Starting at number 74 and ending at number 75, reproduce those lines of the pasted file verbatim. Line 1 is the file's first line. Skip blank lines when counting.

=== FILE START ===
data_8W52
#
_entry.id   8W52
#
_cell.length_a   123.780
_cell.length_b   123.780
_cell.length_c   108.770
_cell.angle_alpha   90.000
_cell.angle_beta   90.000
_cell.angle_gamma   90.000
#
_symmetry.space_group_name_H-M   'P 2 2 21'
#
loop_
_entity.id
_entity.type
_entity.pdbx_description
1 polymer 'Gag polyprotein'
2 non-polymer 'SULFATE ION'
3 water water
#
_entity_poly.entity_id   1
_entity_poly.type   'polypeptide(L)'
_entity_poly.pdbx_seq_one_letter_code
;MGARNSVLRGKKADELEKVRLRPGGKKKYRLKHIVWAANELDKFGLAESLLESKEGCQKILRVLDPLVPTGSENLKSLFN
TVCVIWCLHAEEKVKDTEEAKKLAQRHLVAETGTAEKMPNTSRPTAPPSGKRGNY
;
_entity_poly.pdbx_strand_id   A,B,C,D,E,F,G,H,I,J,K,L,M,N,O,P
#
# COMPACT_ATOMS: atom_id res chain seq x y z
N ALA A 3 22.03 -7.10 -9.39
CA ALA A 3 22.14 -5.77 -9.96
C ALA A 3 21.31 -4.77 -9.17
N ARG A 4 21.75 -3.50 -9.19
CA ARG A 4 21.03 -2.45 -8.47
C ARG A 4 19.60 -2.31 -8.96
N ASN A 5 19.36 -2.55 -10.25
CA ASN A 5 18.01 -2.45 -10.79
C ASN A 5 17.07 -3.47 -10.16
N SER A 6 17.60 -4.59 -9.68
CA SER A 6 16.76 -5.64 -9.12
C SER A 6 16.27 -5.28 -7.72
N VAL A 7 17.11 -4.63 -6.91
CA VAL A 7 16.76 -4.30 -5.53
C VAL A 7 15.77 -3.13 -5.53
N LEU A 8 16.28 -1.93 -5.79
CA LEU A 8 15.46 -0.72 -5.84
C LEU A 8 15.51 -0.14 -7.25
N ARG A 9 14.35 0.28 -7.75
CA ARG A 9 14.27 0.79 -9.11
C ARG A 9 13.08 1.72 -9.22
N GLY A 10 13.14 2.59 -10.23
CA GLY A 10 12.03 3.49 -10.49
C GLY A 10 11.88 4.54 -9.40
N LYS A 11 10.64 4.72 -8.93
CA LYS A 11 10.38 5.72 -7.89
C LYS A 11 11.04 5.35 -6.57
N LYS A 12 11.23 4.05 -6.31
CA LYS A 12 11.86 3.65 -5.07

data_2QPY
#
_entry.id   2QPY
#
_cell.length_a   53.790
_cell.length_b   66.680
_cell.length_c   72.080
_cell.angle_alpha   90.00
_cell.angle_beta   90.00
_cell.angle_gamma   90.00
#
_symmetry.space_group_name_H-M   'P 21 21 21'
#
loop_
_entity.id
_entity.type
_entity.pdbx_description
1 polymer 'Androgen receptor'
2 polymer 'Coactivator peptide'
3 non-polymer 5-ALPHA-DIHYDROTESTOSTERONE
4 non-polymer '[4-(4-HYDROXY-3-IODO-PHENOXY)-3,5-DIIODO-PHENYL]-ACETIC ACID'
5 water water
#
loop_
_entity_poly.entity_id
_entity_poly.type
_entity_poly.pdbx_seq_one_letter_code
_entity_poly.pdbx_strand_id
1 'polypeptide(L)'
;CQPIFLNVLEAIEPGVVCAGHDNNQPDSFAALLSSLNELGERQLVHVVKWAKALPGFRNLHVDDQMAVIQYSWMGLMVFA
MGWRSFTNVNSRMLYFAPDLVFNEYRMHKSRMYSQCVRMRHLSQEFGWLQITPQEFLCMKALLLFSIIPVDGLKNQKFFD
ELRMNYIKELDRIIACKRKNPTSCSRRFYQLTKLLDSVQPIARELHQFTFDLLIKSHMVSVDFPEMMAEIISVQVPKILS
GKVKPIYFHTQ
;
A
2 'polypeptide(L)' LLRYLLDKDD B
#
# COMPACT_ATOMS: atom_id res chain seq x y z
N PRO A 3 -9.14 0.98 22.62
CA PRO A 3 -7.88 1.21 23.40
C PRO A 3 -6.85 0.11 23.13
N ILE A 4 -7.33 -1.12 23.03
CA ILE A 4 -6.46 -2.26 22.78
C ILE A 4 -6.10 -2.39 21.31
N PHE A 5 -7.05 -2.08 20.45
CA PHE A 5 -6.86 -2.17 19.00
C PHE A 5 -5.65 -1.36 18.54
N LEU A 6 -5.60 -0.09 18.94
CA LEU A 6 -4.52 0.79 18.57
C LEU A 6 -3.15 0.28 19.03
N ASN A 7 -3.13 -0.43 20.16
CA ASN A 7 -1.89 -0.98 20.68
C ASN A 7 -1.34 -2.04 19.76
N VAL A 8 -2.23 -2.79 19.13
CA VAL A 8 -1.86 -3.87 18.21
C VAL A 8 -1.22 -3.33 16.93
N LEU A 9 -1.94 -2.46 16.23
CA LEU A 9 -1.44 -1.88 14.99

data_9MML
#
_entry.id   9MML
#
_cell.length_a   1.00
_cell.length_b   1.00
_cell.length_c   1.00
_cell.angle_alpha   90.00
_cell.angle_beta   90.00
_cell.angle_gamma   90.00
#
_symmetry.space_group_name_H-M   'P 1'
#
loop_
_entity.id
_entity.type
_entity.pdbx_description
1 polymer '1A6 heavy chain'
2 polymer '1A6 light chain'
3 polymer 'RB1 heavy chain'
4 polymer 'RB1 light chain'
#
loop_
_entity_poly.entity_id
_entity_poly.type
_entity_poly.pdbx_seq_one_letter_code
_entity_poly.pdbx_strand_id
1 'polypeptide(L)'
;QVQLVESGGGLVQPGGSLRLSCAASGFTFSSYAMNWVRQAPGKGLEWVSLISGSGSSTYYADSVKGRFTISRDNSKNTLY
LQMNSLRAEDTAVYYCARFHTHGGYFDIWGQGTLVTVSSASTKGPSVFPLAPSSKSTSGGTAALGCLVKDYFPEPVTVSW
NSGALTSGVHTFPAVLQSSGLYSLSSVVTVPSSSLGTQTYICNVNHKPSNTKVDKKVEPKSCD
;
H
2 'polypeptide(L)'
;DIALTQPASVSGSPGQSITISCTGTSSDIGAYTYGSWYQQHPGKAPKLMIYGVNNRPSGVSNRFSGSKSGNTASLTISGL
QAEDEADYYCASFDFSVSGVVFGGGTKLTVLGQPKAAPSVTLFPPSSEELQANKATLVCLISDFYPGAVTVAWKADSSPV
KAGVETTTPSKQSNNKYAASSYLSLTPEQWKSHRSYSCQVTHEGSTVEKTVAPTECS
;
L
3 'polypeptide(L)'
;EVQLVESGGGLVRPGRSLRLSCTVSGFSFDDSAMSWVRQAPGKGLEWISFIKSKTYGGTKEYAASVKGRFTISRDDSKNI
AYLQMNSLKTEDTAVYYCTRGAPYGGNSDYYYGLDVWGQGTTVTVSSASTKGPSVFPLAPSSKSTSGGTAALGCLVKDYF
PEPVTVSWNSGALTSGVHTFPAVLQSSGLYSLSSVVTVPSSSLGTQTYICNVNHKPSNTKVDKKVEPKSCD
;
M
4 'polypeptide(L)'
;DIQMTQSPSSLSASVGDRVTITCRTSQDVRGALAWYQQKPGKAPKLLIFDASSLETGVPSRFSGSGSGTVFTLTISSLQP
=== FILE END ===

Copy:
_entity.id
_entity.type